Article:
Water, temperature right for life at another star’s planet

In a tantalizing first, scientists have discovered water at a planet outside our solar system that has temperatures suitable for life. | @AP

12.9.2019

In a tantalizing first, scientists have discovered water at a planet outside our solar system that has temperatures suitable for life. | AP

CAPE CANAVERAL, Fla. - In a tantalizing first, scientists have discovered water at a planet outside our solar system that has temperatures suitable for life.

This artist’s rendering provided by University College London Centre for Space Exochemistry Data researchers shows Exoplanet K2-18b, foreground, its host star and an accompanying planet in this system. On Wednesday, the scientists announced they discovered water on the planet outside our solar system that has temperatures suitable for life. (M. Kornmesser/ESA/Hubble via AP)

It’s the only exoplanet known so far to have both water and temperatures needed for life, the University College London team reported in the journal Nature Astronomy on Wednesday. But lead author Angelos Tsiaras stressed, “This is definitely not a second Earth.”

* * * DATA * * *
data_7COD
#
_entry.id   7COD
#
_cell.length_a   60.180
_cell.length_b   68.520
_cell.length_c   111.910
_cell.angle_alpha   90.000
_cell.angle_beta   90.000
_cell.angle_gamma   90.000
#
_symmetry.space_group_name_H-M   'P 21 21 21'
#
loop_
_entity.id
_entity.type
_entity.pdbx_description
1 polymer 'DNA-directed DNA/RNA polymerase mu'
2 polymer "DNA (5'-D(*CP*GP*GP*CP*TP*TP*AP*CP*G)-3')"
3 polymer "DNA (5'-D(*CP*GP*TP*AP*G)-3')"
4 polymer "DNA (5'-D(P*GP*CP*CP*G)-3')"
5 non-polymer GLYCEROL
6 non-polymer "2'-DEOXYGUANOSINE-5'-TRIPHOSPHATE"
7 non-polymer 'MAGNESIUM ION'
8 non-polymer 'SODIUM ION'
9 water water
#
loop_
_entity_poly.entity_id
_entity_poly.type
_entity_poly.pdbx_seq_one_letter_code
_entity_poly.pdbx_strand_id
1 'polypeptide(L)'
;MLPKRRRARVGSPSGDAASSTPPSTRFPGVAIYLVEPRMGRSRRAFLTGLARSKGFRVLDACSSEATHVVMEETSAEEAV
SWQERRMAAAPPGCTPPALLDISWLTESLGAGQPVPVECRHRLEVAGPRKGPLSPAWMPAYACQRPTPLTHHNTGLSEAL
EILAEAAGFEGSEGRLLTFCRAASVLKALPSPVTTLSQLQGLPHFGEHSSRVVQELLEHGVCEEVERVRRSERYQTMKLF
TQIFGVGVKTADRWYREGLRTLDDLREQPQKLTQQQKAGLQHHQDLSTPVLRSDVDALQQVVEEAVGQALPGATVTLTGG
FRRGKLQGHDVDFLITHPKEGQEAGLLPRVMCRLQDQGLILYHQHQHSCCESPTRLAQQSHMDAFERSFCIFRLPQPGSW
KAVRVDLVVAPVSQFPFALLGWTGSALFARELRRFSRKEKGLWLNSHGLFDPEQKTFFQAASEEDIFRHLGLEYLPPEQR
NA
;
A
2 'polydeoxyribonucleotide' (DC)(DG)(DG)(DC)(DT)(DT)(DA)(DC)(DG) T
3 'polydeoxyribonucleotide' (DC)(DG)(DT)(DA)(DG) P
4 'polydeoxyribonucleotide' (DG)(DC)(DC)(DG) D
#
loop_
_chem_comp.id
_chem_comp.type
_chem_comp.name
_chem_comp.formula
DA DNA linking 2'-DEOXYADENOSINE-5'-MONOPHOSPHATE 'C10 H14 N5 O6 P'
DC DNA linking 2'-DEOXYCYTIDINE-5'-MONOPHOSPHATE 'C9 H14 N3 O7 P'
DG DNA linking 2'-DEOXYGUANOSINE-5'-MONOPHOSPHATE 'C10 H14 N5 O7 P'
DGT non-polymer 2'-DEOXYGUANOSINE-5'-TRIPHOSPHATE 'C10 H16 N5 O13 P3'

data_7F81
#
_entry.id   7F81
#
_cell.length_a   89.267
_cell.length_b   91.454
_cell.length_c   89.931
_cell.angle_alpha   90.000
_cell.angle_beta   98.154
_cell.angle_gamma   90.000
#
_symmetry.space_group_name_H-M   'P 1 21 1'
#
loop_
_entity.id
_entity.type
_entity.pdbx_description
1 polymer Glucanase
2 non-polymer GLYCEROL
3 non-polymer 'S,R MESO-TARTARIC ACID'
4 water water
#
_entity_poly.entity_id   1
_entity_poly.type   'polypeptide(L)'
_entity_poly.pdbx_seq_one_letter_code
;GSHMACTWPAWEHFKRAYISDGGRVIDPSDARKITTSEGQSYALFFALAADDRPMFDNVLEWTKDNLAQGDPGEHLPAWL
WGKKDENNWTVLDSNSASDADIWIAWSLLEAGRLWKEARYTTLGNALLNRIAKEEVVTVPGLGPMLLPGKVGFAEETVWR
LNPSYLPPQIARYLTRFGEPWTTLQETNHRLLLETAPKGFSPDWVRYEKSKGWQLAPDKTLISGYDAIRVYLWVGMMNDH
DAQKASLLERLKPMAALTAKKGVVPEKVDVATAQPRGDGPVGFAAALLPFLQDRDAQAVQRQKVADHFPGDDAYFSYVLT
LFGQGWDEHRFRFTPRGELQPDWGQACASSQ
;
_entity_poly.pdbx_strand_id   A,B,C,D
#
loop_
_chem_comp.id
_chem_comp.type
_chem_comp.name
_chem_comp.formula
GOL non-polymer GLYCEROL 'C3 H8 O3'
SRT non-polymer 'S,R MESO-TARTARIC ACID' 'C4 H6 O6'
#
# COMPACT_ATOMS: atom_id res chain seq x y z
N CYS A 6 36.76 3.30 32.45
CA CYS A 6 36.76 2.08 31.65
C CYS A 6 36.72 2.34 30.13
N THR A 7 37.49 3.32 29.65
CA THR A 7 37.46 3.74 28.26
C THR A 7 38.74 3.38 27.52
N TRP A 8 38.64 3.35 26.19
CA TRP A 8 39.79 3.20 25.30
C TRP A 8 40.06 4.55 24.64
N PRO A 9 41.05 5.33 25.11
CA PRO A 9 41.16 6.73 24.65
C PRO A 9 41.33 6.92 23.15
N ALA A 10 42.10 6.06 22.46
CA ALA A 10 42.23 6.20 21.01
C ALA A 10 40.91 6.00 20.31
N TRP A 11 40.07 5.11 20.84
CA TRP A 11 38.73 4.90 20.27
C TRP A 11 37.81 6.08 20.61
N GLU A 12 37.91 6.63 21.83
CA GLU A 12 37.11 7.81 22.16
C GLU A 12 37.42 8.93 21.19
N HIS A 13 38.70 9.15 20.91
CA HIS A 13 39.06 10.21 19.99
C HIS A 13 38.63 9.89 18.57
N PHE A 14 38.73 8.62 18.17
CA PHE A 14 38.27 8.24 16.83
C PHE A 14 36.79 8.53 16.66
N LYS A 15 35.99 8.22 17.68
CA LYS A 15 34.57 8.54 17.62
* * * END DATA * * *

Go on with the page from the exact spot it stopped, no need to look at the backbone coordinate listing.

“This represents the biggest step yet taken toward our ultimate goal of finding life on other planets, of proving that we are not alone,” the study’s lead astronomer, Bjorn Benneke of the University of Montreal, said in a statement.

The results are doubly exciting, Tsiaras noted, given this is not only the first Super Earth with water detected in its atmosphere but the planet also resides within the habitable zone of its star.

For now, scientists know K2-18b takes 33 days to orbit its star, so one year there is one month here. At this distance, temperatures range from minus-100 degrees to 116 degrees Fahrenheit (minus 73 degrees to 47 degrees Celsius.)

The surface, meanwhile, could be wet or dry. The London data suggest water vapor makes up anywhere between 0.01% and 50% of the atmosphere — “quite a big range,” Waldmann acknowledged. Either way, given the planet’s mass, it would be difficult to walk on the surface.

Read more: Inquirer

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